It was a nice weekend even though it was blisteringly hot. Saturday my wife took my daughter out for haircuts and some shopping, so I stayed at home with Trouble (we should probably just get around to changing my son’s name legally) and we played a bit. I also checked to see how his reading is coming along, and at age 4.5 he’s doing about as well as we could possibly hope. He trips a bit on words like “casually” but generally he can read even things he’s never seen before at a decent speed.
I also tuned my wife’s old autoharp — which has been sitting in various closets since we moved in together close to 20 years ago — so my daughter could use it. In actuality it probably badly needs new strings, but those generally cost upward of $60 and I have yet to see if Evie will keep up with it. They’re kind of limited, but very easy to play, and there’s a huge number of songs that are within reach with just a handful of chords. She seemed pretty psyched about it, but she’s much more into reading, writing, and making crafts.
I worked a little on a revamp of the Fedora release notes to try and get them building with publican. However, I ran into some pretty thorny problems because publican doesn’t seem to do things with XML in an XML-ish way. Instead, it relies on a lot of awk and sed commands to query or change the XML during the validation, translation, and build processes.
I remember several years ago when I was one of the people working on the Fedora documentation tool chain, that I had initially tried doing a lot of work this same way. The downfall in that methodology is it makes assumptions about the way the input document is physically formatted, which is a huge fail when it comes to XML (as I later learned, slowly and painfully). It also makes life very hard for people who want to use your tools on their pre-existing documents. Instead, there are a large variety of ways to do these same things programmatically using XSLT. Your input document is “understood” as a set of data nodes, and can be queried, manipulated, and output in ways that are sensible.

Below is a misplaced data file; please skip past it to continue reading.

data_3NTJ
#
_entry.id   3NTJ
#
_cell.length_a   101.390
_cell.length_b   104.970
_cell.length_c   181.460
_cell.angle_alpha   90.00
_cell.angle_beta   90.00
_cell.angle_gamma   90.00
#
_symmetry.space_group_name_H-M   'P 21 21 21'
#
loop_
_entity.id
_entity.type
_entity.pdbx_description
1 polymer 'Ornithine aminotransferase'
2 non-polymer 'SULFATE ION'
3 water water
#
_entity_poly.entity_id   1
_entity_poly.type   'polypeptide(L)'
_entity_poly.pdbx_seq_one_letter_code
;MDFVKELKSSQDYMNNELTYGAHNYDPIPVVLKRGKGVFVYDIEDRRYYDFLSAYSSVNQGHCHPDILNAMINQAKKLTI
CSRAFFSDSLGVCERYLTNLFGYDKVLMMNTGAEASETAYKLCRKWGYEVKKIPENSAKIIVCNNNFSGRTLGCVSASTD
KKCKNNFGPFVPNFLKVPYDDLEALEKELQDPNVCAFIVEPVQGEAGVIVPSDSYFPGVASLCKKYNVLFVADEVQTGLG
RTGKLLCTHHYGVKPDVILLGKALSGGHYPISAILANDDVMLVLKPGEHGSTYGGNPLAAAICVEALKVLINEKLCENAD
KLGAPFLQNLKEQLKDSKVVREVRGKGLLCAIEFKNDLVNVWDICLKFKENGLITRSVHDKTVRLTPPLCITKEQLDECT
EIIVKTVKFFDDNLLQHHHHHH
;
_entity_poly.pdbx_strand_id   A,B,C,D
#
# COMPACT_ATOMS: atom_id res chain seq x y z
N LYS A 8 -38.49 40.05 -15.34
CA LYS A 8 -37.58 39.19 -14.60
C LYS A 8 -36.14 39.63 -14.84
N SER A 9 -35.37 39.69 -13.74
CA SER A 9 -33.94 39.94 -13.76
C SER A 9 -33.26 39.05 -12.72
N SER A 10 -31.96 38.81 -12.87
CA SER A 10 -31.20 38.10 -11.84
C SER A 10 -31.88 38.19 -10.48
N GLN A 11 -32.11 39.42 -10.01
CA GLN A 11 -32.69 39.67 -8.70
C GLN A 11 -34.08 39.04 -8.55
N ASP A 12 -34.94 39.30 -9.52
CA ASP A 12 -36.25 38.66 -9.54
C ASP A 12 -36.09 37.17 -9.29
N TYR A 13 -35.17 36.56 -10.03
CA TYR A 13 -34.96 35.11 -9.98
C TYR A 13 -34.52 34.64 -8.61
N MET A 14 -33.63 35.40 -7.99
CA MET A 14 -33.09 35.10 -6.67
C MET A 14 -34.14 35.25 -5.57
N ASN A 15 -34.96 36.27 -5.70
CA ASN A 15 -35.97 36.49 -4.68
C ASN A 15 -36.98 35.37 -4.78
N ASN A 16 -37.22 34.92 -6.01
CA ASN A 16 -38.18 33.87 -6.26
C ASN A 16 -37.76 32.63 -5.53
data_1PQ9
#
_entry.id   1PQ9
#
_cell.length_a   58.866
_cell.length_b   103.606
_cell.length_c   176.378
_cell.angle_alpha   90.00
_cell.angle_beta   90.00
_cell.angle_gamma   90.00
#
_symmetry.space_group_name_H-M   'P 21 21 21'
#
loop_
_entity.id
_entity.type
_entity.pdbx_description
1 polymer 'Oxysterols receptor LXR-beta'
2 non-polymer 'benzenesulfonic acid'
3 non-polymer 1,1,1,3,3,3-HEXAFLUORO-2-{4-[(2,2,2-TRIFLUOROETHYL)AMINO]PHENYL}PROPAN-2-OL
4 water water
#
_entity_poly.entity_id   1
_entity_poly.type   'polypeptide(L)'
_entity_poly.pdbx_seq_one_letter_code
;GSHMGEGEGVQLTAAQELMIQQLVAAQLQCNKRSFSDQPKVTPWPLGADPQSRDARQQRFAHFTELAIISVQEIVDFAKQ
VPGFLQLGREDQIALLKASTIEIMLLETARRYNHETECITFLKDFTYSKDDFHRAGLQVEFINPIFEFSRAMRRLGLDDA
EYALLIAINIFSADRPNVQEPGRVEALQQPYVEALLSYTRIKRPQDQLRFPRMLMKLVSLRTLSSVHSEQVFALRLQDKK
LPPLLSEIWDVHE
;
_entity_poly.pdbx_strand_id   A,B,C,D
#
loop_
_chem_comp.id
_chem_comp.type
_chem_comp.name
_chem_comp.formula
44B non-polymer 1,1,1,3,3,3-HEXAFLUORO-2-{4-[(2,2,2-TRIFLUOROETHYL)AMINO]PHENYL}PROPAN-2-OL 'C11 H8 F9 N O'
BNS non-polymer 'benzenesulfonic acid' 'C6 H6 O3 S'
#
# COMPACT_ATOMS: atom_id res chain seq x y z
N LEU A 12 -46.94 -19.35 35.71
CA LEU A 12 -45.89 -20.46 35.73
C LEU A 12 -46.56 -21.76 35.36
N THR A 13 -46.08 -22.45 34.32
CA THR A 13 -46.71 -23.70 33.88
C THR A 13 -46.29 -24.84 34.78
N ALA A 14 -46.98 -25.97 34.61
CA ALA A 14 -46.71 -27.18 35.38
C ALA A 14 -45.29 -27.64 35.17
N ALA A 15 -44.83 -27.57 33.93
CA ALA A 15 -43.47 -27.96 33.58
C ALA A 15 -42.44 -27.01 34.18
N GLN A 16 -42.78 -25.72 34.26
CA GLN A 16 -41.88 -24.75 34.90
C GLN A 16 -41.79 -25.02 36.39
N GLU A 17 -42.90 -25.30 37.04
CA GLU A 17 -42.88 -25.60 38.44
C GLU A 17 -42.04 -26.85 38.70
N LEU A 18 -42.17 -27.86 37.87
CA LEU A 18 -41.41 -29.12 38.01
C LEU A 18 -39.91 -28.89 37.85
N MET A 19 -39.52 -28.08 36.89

In any case, I was pretty disappointed, and although I was initially very enthusiastic about getting our Fedora docs working using this toolchain, I’m a little less so now. I’ll probably see if I can’t pull out some specific problems and file them as bugs. That means I should probably publish a git repository of the document on which I’m working, as a sort of test for the toolchain. Hopefully I’ll get some time for that this week.
Saturday night I stayed up a bit and watched Le scaphandre et le papillon (The Diving Bell and the Butterfly), which was simply superb. The lead, Mathieu Amalric, was great, but the actor who most surprised me was Max von Sydow as his father — phenomenal performance.
On Sunday morning Evie and I went out for some more bike riding practice. There were a couple of near-spills, but nothing too traumatic, other than the usual whining because she couldn’t immediately do it perfectly. I think it’s just a matter of a few more practices and she’ll be confident enough to start turning. By lunchtime, it was practically too hot to be out, but nevertheless I was running alongside her down the street as she went. We finished up covered with sweat, and went in to get cleaned up and have lunch.
Last night, Eleya and I watched another great film — El Orfanato (The Orphanage). It’s a Spanish language film that purports to be a horror movie, but only in the same sense as The Sixth Sense. Notably, it was produced by Guillermo del Toro, who seems to be racking up quite the rÃ©sumÃ© of tragedic horror fantasies featuring children. Well worth seeing.